Oh look, Osama’s dead

… And “buried at sea”, apparently. Hm. Interesting.

What scares me now is retaliation, the re-imagining of Osama as a “glorious martyr” and so on. Let’s hope all efforts that go in that direction will be amateurish at best.

The Globe and I listened to the President’s address together. “That’s our President – I voted for him,” I told The Globe (speaking of that, I hope the Embassy paperwork won’t be too horrifying for when The Globe is born). The Globe twitched and kicked. “On September 11, 2001, I was in high school,” I told The Globe. “You don’t even know what high school is yet. Anyway, Mr. Che said that the person responsible will be caught. It’s nearly a decade later, and here I am, already pregnant with you, and two wars later, it finally happened.”

The Globe kicked some more. He’s really far away from all of that now, completely oblivious to even the barest notion of international terrorism, of the prolonged conflict in Afghanistan, of civilians killed. He’s far away from all that, and for now, I’m glad.

Hey Obama, fighting for women’s rights IS fighting terrorism

So I received the news about the Obama Administration’s priorities in regards to the marital rape law in Afghanistan via Matt today.

It seems odd to me that “defeating al-Qaeda” is somehow seen as a totally separate quest from ensuring the rights of Afghan women.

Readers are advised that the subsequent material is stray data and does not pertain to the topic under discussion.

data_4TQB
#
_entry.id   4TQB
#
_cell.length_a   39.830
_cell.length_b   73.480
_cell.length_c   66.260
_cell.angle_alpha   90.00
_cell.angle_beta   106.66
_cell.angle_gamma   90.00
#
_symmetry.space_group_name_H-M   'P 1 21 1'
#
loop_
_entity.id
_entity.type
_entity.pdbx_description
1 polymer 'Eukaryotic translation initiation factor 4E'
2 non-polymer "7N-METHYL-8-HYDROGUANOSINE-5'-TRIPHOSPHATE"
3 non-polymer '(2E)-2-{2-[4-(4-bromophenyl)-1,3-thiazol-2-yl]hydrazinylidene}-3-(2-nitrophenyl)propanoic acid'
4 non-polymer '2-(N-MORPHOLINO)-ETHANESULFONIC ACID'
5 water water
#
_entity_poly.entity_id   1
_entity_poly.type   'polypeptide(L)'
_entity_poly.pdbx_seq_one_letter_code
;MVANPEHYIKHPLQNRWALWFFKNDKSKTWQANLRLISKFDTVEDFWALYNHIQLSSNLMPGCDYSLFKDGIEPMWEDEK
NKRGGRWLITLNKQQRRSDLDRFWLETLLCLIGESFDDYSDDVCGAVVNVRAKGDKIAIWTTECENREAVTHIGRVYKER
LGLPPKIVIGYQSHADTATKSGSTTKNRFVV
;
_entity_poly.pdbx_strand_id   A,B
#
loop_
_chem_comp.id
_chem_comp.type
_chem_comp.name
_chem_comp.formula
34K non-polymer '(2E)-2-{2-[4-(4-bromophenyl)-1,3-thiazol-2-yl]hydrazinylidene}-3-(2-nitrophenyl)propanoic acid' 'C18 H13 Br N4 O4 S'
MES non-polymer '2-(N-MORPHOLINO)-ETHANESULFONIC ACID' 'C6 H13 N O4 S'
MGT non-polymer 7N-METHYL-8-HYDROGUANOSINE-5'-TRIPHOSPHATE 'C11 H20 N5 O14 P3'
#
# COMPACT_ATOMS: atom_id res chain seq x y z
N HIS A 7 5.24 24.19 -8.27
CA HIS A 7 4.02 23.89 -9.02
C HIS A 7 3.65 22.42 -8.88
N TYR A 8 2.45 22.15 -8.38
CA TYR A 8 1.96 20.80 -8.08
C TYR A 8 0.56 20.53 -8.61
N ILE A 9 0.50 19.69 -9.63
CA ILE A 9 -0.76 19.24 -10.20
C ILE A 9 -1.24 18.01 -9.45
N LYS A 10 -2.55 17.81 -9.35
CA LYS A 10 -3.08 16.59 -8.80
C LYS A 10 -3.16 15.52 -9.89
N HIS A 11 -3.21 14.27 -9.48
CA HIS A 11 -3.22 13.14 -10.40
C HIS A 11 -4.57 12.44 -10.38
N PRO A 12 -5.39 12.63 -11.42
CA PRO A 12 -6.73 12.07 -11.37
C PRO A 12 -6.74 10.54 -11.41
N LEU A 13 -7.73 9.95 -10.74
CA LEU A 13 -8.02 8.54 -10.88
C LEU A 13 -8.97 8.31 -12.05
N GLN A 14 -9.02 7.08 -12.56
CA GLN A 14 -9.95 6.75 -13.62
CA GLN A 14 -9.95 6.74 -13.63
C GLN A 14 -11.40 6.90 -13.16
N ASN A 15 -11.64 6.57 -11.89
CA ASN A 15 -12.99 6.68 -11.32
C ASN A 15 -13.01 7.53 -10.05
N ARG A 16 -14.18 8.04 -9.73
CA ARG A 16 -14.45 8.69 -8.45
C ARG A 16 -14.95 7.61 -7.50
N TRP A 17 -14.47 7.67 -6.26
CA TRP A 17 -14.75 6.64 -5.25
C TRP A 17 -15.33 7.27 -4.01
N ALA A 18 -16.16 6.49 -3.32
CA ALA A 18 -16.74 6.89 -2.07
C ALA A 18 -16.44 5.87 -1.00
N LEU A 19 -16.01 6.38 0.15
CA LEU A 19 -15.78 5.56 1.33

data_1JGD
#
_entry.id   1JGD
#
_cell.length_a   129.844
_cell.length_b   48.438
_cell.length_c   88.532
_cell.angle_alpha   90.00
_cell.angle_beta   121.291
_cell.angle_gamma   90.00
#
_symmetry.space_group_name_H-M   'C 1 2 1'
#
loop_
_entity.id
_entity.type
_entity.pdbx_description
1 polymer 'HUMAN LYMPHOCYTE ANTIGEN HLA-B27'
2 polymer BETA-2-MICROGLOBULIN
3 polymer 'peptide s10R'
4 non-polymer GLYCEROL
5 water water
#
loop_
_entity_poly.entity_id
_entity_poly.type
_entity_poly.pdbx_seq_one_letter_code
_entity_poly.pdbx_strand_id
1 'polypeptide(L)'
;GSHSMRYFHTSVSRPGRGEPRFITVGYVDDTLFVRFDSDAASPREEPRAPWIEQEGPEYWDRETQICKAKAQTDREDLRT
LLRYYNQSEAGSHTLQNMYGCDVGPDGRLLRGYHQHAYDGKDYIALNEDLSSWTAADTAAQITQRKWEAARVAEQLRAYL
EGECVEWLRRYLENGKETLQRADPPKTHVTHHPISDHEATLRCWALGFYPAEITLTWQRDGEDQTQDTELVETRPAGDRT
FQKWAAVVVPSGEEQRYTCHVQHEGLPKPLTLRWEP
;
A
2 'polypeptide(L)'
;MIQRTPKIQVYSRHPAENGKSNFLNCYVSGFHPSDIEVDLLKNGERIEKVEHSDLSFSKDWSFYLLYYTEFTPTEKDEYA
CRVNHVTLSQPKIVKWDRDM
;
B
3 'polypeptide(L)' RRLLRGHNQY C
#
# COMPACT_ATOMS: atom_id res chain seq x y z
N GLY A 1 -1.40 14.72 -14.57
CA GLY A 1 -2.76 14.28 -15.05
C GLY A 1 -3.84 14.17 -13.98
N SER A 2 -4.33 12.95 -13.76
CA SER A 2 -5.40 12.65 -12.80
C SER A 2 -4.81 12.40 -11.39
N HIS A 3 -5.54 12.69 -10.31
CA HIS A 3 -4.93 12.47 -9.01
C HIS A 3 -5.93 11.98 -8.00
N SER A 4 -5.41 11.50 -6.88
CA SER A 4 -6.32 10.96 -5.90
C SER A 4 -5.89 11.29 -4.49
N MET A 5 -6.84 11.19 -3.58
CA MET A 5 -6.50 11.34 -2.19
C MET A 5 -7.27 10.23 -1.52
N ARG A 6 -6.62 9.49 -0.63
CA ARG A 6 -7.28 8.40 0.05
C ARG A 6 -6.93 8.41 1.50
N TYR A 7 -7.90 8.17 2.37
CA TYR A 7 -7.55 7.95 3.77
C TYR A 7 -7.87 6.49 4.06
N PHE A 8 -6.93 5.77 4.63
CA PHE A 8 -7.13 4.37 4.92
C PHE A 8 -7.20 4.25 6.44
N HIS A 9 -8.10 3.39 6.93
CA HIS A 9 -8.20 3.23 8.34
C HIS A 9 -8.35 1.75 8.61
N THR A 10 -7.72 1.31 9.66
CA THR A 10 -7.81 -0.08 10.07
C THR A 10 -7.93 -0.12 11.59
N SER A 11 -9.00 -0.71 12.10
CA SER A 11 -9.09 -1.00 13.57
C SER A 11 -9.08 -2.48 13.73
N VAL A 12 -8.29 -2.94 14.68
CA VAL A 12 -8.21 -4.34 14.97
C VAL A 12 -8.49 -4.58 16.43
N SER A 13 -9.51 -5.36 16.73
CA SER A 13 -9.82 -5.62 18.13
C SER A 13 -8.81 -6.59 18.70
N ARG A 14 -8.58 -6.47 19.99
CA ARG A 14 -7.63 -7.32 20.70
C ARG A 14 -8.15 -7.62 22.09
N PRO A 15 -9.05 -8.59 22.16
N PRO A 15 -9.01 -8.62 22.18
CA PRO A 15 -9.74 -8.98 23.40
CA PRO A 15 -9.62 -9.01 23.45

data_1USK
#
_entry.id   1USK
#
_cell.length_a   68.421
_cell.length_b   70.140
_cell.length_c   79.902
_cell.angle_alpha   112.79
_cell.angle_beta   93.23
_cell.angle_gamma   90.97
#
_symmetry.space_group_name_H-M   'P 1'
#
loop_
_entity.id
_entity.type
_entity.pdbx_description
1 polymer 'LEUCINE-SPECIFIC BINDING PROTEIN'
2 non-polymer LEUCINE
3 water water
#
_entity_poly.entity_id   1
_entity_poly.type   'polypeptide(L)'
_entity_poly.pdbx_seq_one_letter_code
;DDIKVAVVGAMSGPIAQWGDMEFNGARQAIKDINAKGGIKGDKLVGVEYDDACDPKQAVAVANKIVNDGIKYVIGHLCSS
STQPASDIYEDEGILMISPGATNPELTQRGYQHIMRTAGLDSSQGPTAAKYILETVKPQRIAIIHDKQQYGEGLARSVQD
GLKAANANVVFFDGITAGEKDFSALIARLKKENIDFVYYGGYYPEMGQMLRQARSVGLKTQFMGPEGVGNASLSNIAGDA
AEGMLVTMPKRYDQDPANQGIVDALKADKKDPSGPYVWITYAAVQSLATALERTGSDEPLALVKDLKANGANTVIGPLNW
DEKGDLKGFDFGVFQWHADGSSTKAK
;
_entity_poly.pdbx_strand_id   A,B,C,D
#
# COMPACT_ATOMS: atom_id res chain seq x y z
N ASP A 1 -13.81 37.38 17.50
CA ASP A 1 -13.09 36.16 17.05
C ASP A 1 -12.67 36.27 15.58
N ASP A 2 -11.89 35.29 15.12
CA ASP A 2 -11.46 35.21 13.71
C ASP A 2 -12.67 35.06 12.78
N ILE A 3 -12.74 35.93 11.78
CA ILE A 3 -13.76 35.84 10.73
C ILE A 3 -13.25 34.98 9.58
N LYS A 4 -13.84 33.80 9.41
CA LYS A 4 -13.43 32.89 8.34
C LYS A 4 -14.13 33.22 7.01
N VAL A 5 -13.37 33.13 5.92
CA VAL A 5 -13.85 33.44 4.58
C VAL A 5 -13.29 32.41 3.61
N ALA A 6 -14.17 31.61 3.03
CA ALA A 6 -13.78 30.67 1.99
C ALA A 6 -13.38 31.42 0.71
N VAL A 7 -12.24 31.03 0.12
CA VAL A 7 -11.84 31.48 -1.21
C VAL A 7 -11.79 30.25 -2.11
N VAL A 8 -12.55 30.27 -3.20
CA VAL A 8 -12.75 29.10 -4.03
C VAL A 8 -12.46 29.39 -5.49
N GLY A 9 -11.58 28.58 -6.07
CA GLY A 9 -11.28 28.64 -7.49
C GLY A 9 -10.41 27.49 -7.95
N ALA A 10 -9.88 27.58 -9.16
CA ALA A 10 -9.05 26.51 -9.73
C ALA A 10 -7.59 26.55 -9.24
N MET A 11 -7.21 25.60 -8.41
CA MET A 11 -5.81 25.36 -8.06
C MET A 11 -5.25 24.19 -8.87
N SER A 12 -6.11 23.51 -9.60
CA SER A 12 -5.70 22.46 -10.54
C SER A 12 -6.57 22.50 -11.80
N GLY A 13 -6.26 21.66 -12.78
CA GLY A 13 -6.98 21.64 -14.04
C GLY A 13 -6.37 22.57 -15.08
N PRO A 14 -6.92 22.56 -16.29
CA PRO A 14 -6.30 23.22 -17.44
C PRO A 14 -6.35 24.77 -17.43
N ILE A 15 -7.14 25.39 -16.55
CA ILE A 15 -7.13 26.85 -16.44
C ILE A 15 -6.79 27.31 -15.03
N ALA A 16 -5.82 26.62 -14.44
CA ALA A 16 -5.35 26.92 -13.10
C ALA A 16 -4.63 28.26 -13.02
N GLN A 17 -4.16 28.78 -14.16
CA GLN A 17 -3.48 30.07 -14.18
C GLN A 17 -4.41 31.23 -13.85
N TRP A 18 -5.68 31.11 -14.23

Excuse me Barack, but what is it that you think al-Qaeda is about?

I know that us Americans are very much used to seeing the world as being all about us, but the truth is – the terrorists’ top priority is keeping their house in order. They want to be empowered in their own land and women have long borne the brunt of their megalomaniac fantasies. Appeasing them will not magically translate into defeating them.

The U.S. government has long since employed the policy that hey, whatever, rights for the little ladies aren’t important in the grand scheme of things. And yet those “little ladies” are the canary in the coalmine. If their situation is not stable, it’s a sure bet that Afghanistan as a whole isn’t exactly stable either.

This kind of half-assed “uh, rape is bad and all, but, um, yeah” is corrupt, dishonest, hypocritical and maddening.

Break from Snark: Interview Meme

Charlotte is to blame for this one. 😉

1. You used to live in the Carolinas, now you live in Amman with frequent visits to the Ukraine. Why did you move and will you be going back to the US anytime soon?

I was in a pretty nasty situation in the States, due to student debt and not really being able to find a job that would allow me to make the requisite monthly payments (this was before the crisis, mind you – with higher interest rates). Also, my Boyfriend and I were facing some problems – I couldn’t really find an entry level job in Canada as an American, he had a similar problem as a Canadian in the States. So we started thinking about a place where we could both work. Then I got the offer to edit this magazine – and the chips just fell into place.

I want to be back in the States within a couple of years – either that or Europe – but I want to be in a stabler financial situation first. And I want to keep working on the magazine. It’s pretty much my dream job.

2. Who are your top three fantasy boyfriends?

This is a VERY important topic…. Well, first of all – Legolas. Not necessarily the movie version (although I loved the shield-surfing and whatnot – shut UP haters, your opinions have been noted and filed away a number of years ago). Just you know – a hot, brave, occasionally snarky Elf. Orlando Bloom’s natural dark hair probably suits Legolas more, btw. So a hot Elf with dark curls. Perfect.

Then there’s Ewan McGregor – whose films pretty much made me into a woman.